James Francis "Jimmy" Durante, the youngest child of an immigrant Italian barber was an American singer, pianist, comedian and actor. His distinctive gravelly speech, comic language butchery, jazz-influenced songs, and large nose helped make him one of America's most familiar and popular personalities of the 1920s through to the 1970s. Durante was a vaudeville favorite who remained a hit in the early days of radio and TV. Originally a saloon piano player, he combined his ragged musical talents with a rumpled charm and endless jokes about his nose, which earned him the nickname "Schnozzola" or just "the Schnoz."
Sometime between 1919 and 1923 he formed a trio with Lou Clayton and Eddie Jackson. Their crazy act won instant popularity. Clayton, Jackson and Durante opened their own speakeasy, the Club Durant (they couldn't afford the "E" on the sign), which quickly became the "in" spot for show-business celebrities and the bane of Prohibition agents.
Durante was clearly the star of the proceedings, adopting his lifelong stage character of an aggressive, pugnacious singer, yelling "Stop the music" at the slightest provocation and behaving as though he had to finish his song before the authorities hauled him away for having the nerve to perform. The act was disbanded in 1931, although it was frequently reunited for special appearances.
Durante then appeared in Strike Me Pink (1933), Jumbo (1935), Red, Hot and Blue! (1936), Stars in Your Eyes (1939), and Keep Off the Grass (1940). The Durante schnozzola also made several cameo 'appearances' in assorted Walt Disney and Warner Brothers cartoons of the period, truly becoming a national star, an instantly recognizable comedic icon.
Another favorite routine was his wild dismantling of a piano. In later years he was popular in nightclubs and films, as well as on radio and television. He had a musical hit with the novelty tune "Inka Dinka Doo" and his famous sign-off phrase was "Goodnight, Mrs. Calabash, wherever you are." The origin of the phrase "Goodnight, Mrs. Calabash" was for many years unknown, but in 1966 Durante revealed that it was indeed a tribute to the first Mrs. Durante, Jeanne Olsen, whom he married on June 19, 1921. She died on Valentine's Day in 1943.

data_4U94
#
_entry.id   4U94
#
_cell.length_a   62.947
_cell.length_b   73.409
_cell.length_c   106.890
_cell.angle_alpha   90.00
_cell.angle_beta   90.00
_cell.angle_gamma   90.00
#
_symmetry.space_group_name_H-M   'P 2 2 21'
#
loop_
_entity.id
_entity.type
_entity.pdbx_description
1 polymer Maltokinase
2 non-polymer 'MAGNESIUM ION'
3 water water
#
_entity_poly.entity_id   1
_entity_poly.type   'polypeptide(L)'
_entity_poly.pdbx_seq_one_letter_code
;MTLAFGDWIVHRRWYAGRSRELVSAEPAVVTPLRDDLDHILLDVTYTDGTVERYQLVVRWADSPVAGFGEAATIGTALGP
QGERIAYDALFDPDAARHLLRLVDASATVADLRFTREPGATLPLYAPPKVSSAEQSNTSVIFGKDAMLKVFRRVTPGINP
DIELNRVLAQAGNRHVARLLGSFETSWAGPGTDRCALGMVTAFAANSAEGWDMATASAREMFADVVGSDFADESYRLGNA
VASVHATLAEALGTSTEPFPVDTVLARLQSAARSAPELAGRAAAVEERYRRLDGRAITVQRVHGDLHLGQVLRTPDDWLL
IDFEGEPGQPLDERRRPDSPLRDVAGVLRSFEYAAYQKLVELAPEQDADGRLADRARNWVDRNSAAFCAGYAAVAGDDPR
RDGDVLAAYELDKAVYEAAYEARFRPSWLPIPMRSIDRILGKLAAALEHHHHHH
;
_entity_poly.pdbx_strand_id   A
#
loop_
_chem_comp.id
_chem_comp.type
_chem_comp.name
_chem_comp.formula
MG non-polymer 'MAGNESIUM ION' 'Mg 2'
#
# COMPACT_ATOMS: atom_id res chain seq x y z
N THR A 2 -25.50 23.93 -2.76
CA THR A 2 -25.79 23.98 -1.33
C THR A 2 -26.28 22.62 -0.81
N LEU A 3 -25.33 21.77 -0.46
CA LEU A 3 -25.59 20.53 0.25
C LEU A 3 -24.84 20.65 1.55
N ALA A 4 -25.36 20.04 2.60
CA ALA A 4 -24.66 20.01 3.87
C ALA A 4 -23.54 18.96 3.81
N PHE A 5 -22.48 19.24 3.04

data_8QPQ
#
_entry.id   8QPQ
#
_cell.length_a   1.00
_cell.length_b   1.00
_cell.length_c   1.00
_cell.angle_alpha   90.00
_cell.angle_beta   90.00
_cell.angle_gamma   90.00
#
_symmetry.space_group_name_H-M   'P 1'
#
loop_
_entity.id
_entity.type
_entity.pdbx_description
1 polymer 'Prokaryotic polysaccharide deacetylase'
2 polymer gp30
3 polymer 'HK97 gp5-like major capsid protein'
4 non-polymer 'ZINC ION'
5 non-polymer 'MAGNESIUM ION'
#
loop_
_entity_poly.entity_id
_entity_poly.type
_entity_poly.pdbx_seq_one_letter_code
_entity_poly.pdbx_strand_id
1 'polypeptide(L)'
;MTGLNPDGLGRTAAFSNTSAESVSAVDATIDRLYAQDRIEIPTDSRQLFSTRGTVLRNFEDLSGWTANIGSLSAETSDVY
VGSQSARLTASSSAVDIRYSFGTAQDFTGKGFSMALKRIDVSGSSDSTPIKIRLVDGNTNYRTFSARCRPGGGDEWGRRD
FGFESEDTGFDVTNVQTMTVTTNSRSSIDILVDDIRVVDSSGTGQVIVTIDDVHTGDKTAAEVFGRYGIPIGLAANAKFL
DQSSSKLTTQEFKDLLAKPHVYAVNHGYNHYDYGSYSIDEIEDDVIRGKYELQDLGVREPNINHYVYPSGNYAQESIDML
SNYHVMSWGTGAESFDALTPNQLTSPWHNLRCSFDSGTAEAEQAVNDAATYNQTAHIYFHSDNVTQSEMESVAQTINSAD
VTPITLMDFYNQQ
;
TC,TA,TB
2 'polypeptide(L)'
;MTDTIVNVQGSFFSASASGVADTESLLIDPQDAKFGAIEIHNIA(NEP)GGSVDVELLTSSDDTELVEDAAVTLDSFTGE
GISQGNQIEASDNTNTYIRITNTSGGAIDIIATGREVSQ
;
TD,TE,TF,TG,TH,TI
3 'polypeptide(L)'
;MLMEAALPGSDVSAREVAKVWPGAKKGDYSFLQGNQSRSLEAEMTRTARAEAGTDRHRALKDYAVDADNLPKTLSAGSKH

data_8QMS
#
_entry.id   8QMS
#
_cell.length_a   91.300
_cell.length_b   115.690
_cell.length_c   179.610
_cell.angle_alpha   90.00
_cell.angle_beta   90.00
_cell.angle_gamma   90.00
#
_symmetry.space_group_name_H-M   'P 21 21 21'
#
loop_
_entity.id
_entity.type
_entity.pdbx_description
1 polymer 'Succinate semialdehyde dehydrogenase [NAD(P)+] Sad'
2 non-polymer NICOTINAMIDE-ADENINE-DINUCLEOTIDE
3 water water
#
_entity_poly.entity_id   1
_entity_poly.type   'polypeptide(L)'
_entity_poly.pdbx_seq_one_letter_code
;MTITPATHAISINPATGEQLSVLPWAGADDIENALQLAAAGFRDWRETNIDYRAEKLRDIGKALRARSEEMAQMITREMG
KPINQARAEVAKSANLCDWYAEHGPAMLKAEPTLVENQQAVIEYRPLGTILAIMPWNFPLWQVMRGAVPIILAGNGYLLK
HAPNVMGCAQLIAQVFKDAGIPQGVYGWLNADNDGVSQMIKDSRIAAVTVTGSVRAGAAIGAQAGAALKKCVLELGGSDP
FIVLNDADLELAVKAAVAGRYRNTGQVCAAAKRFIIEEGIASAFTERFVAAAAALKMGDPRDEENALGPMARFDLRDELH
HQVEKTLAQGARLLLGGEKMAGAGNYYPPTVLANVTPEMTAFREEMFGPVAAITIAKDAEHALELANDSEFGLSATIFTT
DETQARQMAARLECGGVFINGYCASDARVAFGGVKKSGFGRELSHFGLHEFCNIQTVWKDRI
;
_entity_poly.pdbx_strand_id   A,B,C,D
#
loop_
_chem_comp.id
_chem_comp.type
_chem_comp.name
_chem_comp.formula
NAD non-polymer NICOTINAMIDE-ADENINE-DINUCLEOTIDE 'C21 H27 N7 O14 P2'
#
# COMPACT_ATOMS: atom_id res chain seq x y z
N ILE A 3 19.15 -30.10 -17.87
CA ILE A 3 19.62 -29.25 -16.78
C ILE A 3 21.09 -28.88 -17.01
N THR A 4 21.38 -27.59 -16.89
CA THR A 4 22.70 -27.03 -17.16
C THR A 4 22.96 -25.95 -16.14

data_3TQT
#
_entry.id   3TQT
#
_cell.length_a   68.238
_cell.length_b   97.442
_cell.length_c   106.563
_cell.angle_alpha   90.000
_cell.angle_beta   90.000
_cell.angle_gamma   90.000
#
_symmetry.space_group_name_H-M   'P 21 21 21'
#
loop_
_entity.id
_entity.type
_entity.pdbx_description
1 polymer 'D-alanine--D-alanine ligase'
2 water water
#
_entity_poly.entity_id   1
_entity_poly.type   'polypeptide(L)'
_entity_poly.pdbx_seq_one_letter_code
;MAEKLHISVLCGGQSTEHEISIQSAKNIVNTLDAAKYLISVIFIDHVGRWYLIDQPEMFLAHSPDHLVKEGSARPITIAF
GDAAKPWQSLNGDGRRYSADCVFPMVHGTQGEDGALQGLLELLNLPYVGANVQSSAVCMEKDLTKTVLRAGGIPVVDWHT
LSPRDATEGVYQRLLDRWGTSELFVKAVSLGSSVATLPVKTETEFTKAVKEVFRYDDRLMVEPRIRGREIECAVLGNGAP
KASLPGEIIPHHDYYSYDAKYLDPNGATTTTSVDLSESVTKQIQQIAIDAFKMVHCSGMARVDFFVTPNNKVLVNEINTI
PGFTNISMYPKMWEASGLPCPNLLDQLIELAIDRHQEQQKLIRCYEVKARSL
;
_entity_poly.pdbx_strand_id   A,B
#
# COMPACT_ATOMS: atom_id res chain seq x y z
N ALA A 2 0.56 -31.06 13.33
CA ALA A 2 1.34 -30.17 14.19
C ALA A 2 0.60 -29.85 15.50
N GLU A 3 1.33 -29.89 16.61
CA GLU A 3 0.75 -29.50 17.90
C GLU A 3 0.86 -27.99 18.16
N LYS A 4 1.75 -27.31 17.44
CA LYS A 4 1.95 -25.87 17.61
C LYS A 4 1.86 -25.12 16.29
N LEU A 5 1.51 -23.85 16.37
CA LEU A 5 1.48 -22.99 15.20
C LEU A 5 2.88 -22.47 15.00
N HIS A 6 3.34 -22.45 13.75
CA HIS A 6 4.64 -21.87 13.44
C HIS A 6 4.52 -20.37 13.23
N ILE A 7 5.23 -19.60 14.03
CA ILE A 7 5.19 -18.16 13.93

On December 14, 1960, he married his second wife, Margaret Little, whom he had met 16 years earlier at the Copacabana, where she worked as a hatcheck girl. She was 41, he 67, when they married. The couple adopted a baby, Cecilia Alicia (nicknamed CeCe and now known as CeCe Durante-Bloum) on Christmas Day, 1961. CeCe became a horseback-riding instructor near San Diego, married a computer designer, and has two sons and a daughter.
Legend has it that Durante was a shy man, unwilling to draw attention to himself because of the merciless teasing he had taken as a child about his looks. The majority of this taunting primarily focused itself on the size of his nose, which became even larger after a pack of schoolyard bullies broke it and it mended incorrectly.
Throughout the '60s Durante was as busy as ever with more TV and nightclub work. Although his character stayed the same, his twilight years imbued it with an old man wistfulness. At the age of 70, his album, September Song, became an unexpected Top 40 hit in 1963. He made his final film that same year as Smiler Grogan in Stanley Kramer's It's A Mad, Mad, Mad World where his cameo deathbed statement had him literally kick the bucket.
Durante's frail condition worsened through the rest of the '60s. In the '70s, a series of strokes confined him to a wheelchair. He died of pneumonia in Santa Monica, California, on January 29, 1980, 12 days before his 87th birthday, and was interred at Holy Cross Cemetery, Culver City.
February 10, 1893 – January 29, 1980
There are a million good lookin' guys, but I'm a novelty